The U.S. legal system has also weighed in on the issue. Federal District Judge John E. Jones III, after noting the inability of Behe and others to defend the scientific merits of intelligent design in the Dover case, came to as clear a decision as is possible in any legal case: "We find that ID is not science and cannot be adjudged a valid, accepted scientific theory as it has failed to publish in peer-reviewed journals, engage in research and testing, and gain acceptance in the scientific community. ID, as noted, is grounded in theology, not science."
It's particularly ironic that USA Today opted to confuse religion with science in this manner in this article since the position they've staked out, that intelligent design is a "middle ground" between the two, runs counter to the beliefs of Rachel Held Evans, the person whose book prompted the article in the first place. As she explained to me, "I certainly do not advocate an intelligent design position."
Bob Smietana, the author of the article, acknowledged to me that he believed that it would be illegal to teach intelligent design as science in public schools but he justified the article's wording by asserting that "there's more science in it than in 6 day creationism." Actually, Smietana has it backwards! Six-day creationism makes an explicit, falsifiable prediction, that the universe was created in six days, and scientific data have conclusively demonstrated that this is a false proposition. Intelligent design, on the other hand, makes absolutely no predictions -- which is what removes it from the realm of science.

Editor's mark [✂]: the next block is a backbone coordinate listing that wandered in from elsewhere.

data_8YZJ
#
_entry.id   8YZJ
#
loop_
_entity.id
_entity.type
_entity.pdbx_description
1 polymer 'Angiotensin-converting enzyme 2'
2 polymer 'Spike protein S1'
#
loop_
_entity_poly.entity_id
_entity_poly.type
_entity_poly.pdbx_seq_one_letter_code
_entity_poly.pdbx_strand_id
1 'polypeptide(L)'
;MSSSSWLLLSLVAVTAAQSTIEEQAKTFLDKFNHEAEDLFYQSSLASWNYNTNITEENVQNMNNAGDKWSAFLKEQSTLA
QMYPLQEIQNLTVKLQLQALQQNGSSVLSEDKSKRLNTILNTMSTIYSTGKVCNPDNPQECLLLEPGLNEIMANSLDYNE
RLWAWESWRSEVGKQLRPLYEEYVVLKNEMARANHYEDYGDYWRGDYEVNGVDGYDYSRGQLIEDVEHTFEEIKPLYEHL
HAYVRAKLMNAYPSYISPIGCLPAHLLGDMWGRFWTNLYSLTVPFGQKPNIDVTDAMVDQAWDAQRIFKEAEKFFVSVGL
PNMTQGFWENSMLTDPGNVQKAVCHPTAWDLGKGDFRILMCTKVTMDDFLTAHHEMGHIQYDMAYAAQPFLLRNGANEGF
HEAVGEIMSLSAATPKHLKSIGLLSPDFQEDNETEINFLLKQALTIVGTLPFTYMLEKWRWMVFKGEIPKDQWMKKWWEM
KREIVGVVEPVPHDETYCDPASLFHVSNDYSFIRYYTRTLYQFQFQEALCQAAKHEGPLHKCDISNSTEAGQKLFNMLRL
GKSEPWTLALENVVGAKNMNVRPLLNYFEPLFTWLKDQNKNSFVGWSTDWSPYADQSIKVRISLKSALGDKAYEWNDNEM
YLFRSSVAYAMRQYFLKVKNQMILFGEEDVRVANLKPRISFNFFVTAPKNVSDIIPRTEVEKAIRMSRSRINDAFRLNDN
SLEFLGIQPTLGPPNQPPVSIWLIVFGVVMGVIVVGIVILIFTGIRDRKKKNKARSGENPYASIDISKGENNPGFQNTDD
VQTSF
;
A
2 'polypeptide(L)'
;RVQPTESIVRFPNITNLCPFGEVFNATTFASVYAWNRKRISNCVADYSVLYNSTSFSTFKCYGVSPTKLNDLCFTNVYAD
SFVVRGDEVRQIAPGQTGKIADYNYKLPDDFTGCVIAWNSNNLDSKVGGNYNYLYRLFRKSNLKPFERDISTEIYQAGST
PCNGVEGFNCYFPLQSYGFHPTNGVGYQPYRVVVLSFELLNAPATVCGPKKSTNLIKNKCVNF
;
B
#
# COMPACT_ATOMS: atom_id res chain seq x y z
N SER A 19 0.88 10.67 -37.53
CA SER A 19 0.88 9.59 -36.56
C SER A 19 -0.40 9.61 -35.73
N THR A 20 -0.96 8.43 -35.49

The import of this issue goes far beyond the evolution/creation controversy. The point that should not be missed is that there are grave consequences for society when we conflate and confuse science with pseudoscience. When we do that we cannot possibly produce a scientifically literate citizenry. And, as the National Academy of Sciences report demonstrated, we are already paying a stiff price for our scientific ignorance.
According to the report, K-12 math and science education in the United States ranks 48th internationally and China has now replaced the U.S. as the world's leading exporter of high-end technology. The report demonstrated how these facts can have huge effects on the nation's economy. For example, if U.S. students matched the scientific acumen of students in Finland, the report estimated that our economy would grow by between 9 and 16 percent.
Over the years, I've liked to point to the continuum that ranges from science through nonscience to nonsense. It's critical to educate people about the best way to place ideas in their appropriate place on this continuum, and it's essential that media outlets do so in their news reports. USA Today failed to do this in its coverage of Evans' book, and thus it failed its readers. Intelligent design is a purely religious concept and passing it off as anything else is confusing at best and intentionally misleading at worst.